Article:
Ayn Rand’s novel?
Right. In the novel the creators at the top shrug off the world of the takers at the bottom. In the Yertle version the takers are at the top: the wealthy and powerful, the greedy security-military-government-industrial-financial-media complex whose only concern is with maintaining their own power, and who add nothing of real value to human civilization. In the Rand novel the average person cannot live without the genius of the superior folks. In the Yertle version the powerful cannot live without the Macks lower down. When we Macks at last know our true worth we will burp. And when we do—watch out!

8 comments:

Maggid said...

YOU - are nifty.
Thank you, thank you for another opportunity to look again.
-g-

yogaman said...

Thank you Rabbi Rami. Through practicing & studying yoga, reading and listening to Wyane Dyer and EcKhart Tolle (Hay House Radio) I've been led to you. For this I am so grateful. I would love to read your thoughts on The Yoga Sutras of Patanjali.

Rabbi Rami said...

Thank you both. I am a student of Patanjali as well as Shankara, Ramakrishna, Vevekananda, and Ramana Maharshi. I am an advaita Jew, if there is such a thing. But if you are asking for specifics, Yogaman, I'm afraid I have none. Anything I could say would be redundant to what is in the Yoga Sutras themselves.

Alan Zoldan said...

Great interview. I agree fully with your view of the coming ecological shift. millions will perish and the survivors will have no choice but to learn to live quite differently, but that may not be as daunting as one might think. I like your comment that worrying does no good because I always need to be reminded of that, and yet I come from a long line of world-class wordless. By the way, I have embraced several of your books and consider you a spiritual teacher and guide whom I have not yet met. Thank you.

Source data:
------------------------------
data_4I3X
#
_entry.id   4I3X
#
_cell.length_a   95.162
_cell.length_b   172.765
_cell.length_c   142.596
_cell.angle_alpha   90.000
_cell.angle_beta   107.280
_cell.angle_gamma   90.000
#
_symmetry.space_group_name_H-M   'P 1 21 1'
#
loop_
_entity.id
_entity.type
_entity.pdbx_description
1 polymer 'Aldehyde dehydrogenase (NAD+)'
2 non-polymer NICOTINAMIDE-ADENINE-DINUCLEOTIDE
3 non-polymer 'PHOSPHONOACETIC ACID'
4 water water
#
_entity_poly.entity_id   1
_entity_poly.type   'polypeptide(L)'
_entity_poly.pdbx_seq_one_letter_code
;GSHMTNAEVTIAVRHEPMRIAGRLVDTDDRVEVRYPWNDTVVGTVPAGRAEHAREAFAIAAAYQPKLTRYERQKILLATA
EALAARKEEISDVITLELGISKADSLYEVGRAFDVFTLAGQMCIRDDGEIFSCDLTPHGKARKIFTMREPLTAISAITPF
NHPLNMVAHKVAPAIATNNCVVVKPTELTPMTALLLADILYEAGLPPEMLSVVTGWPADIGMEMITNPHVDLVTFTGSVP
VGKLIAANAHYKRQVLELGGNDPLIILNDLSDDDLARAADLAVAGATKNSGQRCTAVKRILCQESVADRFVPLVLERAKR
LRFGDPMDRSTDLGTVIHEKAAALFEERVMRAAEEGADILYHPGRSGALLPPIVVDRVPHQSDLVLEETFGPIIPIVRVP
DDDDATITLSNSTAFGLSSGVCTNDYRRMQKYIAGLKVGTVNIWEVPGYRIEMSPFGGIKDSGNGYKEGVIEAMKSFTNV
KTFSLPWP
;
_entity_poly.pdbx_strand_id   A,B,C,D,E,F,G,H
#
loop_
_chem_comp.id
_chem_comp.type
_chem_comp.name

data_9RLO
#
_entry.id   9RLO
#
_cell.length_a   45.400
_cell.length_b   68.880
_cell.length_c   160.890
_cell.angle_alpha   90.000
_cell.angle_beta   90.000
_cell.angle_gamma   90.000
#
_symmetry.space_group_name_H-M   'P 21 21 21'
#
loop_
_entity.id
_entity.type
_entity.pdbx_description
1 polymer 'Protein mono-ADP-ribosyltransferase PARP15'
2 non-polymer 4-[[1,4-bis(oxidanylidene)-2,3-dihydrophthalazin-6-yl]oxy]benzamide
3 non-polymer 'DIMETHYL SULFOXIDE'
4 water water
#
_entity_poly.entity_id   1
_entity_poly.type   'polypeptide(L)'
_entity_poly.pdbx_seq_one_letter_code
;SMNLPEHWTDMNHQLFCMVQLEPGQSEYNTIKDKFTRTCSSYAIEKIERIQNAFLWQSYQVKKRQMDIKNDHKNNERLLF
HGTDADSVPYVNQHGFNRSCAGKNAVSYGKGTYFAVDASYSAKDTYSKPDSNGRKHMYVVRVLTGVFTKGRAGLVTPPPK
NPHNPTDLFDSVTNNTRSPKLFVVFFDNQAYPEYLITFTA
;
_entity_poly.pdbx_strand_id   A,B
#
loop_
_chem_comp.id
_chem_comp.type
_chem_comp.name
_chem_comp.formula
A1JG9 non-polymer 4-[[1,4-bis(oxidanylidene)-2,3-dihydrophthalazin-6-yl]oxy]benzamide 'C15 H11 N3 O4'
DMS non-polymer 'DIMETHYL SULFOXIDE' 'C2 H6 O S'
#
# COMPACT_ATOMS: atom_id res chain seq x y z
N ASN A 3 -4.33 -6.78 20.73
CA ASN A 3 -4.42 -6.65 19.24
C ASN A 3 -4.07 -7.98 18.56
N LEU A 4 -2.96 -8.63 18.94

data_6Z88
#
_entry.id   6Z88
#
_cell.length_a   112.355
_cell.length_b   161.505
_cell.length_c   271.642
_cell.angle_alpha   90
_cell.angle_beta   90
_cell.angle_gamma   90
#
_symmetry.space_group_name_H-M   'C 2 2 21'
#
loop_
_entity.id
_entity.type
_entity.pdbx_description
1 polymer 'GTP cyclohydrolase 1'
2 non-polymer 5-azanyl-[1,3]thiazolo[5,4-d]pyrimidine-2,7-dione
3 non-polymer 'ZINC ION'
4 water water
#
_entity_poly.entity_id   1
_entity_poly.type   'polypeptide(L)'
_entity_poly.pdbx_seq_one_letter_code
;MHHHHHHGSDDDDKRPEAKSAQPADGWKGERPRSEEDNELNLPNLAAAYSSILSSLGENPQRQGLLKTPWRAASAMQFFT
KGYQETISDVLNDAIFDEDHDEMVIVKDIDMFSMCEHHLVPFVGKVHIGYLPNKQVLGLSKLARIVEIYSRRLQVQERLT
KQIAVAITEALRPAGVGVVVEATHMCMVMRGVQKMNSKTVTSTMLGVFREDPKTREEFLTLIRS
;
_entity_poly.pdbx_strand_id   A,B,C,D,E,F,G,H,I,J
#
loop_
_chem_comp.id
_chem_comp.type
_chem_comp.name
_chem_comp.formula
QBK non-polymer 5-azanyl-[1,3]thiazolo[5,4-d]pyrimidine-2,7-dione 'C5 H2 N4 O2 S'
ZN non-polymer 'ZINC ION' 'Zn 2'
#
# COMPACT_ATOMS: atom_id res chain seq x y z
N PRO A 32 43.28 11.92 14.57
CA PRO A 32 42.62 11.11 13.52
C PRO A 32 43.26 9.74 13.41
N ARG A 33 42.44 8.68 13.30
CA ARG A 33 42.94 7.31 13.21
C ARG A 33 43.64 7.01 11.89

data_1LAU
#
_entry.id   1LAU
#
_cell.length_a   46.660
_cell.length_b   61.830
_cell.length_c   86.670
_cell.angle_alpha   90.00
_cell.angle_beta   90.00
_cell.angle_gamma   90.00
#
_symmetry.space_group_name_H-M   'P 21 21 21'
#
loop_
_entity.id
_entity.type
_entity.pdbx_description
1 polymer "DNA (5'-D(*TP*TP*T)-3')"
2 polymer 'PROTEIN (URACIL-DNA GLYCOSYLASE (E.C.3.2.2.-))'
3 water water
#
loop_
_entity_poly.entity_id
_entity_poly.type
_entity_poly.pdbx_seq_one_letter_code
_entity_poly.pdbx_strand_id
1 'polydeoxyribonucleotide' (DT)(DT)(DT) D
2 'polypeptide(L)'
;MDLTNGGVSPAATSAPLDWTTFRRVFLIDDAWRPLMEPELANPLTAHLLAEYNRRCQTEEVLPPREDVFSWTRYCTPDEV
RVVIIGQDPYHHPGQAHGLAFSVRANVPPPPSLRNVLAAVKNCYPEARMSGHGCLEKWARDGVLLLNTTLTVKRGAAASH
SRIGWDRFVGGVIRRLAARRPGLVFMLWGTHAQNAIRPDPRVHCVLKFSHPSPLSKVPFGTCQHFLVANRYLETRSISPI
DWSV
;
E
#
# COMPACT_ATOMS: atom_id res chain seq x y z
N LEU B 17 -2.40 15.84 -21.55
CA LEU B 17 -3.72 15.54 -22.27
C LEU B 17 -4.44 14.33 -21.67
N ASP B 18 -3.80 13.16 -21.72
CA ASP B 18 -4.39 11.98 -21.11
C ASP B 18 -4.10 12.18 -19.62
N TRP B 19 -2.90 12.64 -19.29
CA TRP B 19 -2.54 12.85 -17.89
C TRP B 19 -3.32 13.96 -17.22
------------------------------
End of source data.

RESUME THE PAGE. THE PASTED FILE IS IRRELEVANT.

Happy Sukkot!

Alan Zoldan said...

That word should be "worriers" not "wordless." Being wordless would probably be more beneficial.

Changeless Chariot said...

I love what you say about how Jews revel in living from the place of an open question. Makes me glad I was born -- and will die -- a Jew -- or at least a hyphenated Jew -- as well.

I wonder if we can live from the place of the open question on the future of our civilization and world, as well. I tend to also expect our demise. But, even at this late date, I have to remember that the universe is pregnant with infinite possibility.

Great interview. Shame it fell to the cutting room floor.

Eltopia Frank said...

Interesting interview. Thanks for sharing that.

Tom Rathborne said...

Some exceptionally clear thinking! ~shalomaste~